Matplotlib Bar Plot - Tutorial and Examples

# Matplotlib Bar Plot - Tutorial and Examples ## Introduction

Matplotlib is one of the most widely used data visualization libraries in Python. From simple to complex visualizations, it's the go-to library for most.

In this tutorial, we'll take a look at how to plot a bar plot in Matplotlib.

Bar graphs display numerical quantities on one axis and categorical variables on the other, letting you see how many occurrences there are for the different categories.

Bar charts can be used for visualizing a time series, as well as just categorical data.

## Plot a Bar Plot in Matplotlib

Plotting a Bar Plot in Matplotlib is as easy as calling the bar() function on the PyPlot instance, and passing in the categorical and numerical variables that we'd like to visualize.

import matplotlib.pyplot as plt

x = ['A', 'B', 'C']
y = [1, 5, 3]

plt.bar(x, y)
plt.show()


Here, we've got a few categorical variables in a list - A, B and C. We've also got a couple of continuous variables in another list - 1, 5 and 3. The relationship between these two is then visualized in a Bar Plot by passing these two lists to plt.bar().

This results in a clean and simple bar graph:

## Plot a Horizontal Bar Plot in Matplotlib

Oftentimes, we might want to plot a Bar Plot horizontally, instead of vertically. This is easily achievable by switching the plt.bar() call with the plt.barh() call:

import matplotlib.pyplot as plt

x = ['A', 'B', 'C']
y = [1, 5, 3]

plt.barh(x, y)
plt.show()


This results in a horizontally-oriented Bar Plot:

## Change Bar Plot Color in Matplotlib

Changing the color of the bars themselves is as easy as setting the color argument with a list of colors. If you have more bars than colors in the list, they'll start being applied from the first color again:

import matplotlib.pyplot as plt

x = ['A', 'B', 'C']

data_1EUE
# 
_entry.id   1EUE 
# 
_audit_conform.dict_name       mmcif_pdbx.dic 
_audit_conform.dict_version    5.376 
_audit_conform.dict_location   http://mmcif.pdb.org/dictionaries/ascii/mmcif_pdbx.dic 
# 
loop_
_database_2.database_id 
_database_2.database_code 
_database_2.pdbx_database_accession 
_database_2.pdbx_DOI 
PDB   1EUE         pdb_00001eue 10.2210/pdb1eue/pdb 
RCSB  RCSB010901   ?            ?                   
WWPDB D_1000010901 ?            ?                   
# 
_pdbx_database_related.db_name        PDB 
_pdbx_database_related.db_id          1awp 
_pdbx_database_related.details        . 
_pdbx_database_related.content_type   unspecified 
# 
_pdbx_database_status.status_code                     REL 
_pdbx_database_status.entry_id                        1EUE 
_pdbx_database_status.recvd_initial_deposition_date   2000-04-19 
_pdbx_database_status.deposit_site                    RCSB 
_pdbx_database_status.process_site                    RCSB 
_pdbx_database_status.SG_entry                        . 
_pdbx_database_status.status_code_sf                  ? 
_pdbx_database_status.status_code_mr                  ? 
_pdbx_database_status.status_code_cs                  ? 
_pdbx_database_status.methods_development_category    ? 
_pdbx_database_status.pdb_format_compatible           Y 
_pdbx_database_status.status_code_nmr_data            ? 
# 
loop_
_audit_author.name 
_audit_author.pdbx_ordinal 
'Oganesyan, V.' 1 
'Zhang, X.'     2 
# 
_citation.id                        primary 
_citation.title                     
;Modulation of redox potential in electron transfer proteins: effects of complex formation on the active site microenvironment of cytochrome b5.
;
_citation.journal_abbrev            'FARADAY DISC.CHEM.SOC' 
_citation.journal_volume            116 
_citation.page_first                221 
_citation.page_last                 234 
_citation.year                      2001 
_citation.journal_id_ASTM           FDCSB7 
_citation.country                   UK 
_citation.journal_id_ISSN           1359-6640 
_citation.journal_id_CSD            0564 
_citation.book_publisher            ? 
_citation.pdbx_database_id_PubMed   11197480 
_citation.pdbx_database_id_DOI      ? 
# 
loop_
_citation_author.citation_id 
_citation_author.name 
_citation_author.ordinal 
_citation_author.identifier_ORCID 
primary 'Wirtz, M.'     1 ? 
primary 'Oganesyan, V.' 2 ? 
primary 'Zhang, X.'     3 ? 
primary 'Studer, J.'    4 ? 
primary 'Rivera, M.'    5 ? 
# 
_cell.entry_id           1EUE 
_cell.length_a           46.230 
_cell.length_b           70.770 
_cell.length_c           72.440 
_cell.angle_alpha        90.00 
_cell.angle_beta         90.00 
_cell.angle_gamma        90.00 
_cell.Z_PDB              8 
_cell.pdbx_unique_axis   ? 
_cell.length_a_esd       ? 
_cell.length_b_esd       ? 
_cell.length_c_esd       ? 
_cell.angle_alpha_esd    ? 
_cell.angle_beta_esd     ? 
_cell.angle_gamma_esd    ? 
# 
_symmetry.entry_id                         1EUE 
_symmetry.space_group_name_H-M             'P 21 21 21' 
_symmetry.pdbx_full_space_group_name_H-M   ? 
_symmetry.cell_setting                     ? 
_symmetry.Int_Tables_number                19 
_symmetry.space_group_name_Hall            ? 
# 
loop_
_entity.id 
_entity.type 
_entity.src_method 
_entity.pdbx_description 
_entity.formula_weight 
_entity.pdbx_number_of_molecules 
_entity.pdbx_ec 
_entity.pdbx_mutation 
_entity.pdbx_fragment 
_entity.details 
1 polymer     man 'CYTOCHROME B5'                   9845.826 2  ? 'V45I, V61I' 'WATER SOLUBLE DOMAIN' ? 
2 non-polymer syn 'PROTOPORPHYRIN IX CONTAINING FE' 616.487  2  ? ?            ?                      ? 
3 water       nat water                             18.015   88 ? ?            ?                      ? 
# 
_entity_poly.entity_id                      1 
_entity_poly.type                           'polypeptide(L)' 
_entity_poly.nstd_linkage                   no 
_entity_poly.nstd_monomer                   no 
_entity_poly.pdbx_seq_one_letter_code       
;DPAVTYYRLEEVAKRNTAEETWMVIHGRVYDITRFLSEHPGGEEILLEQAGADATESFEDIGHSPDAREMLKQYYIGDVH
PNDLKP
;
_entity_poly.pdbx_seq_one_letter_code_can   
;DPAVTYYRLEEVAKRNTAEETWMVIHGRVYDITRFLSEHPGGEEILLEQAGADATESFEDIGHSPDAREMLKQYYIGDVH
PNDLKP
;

y = [1, 5, 3]

plt.bar(x, y, color=['red', 'blue', 'green'])
plt.show()


Now, we've got a nicely colored Bar Plot:

Of course, you can also use the shorthand versions or even HTML codes:

plt.bar(x, y, color=['red', 'blue', 'green'])
plt.bar(x, y, color=['r', 'b', 'g'])
plt.bar(x, y, color=['#ff0000', '#00ff00', '#0000ff'])
plt.show()


Or you can even put a single scalar value, to apply it to all bars:

plt.bar(x, y, color='green')


## Bar Plot with Error Bars in Matplotlib

When you're plotting mean values of lists, which is a common application for Bar Plots, you'll have some error space. It's very useful to plot error bars to let other observers, and yourself, know how truthful these means are and which deviation is expected.

For this, let's make a dataset with some values, calculate their means and standard deviations with NumPy and plot them with error bars:

Free eBook: Git Essentials

Check out our hands-on, practical guide to learning Git, with best-practices, industry-accepted standards, and included cheat sheet. Stop Googling Git commands and actually learn it!

import matplotlib.pyplot as plt
import numpy as np

x = np.array([4, 5, 6, 3, 6, 5, 7, 3, 4, 5])
y = np.array([3, 4, 1, 3, 2, 3, 3, 1, 2, 3])
z = np.array([6, 9, 8, 7, 9, 8, 9, 6, 8, 7])

x_mean = np.mean(x)
y_mean = np.mean(y)
z_mean = np.mean(z)

x_deviation = np.std(x)
y_deviation = np.std(y)
z_deviation = np.std(z)

bars = [x_mean, y_mean, z_mean]
bar_categories = ['X', 'Y', 'Z']
error_bars = [x_deviation, y_deviation, z_deviation]

plt.bar(bar_categories, bars, yerr=error_bars)
plt.show()


Here, we've created three fake datasets with several values each. We'll visualize the mean values of each of these lists. However, since means, as well as averages can give the false sense of accuracy, we'll also calculate the standard deviation of these datasets so that we can add those as error bars.

Using NumPy's mean() and std() functions, this is a breeze. Then, we've packed the bar values into a bars list, the bar names for a nice user experience into bar_categories and finally - the standard deviation values into an error_bars list.

To visualize this, we call the regular bar() function, passing in the bar_categories (categorical values) and bars (continuous values), alongside the yerr argument.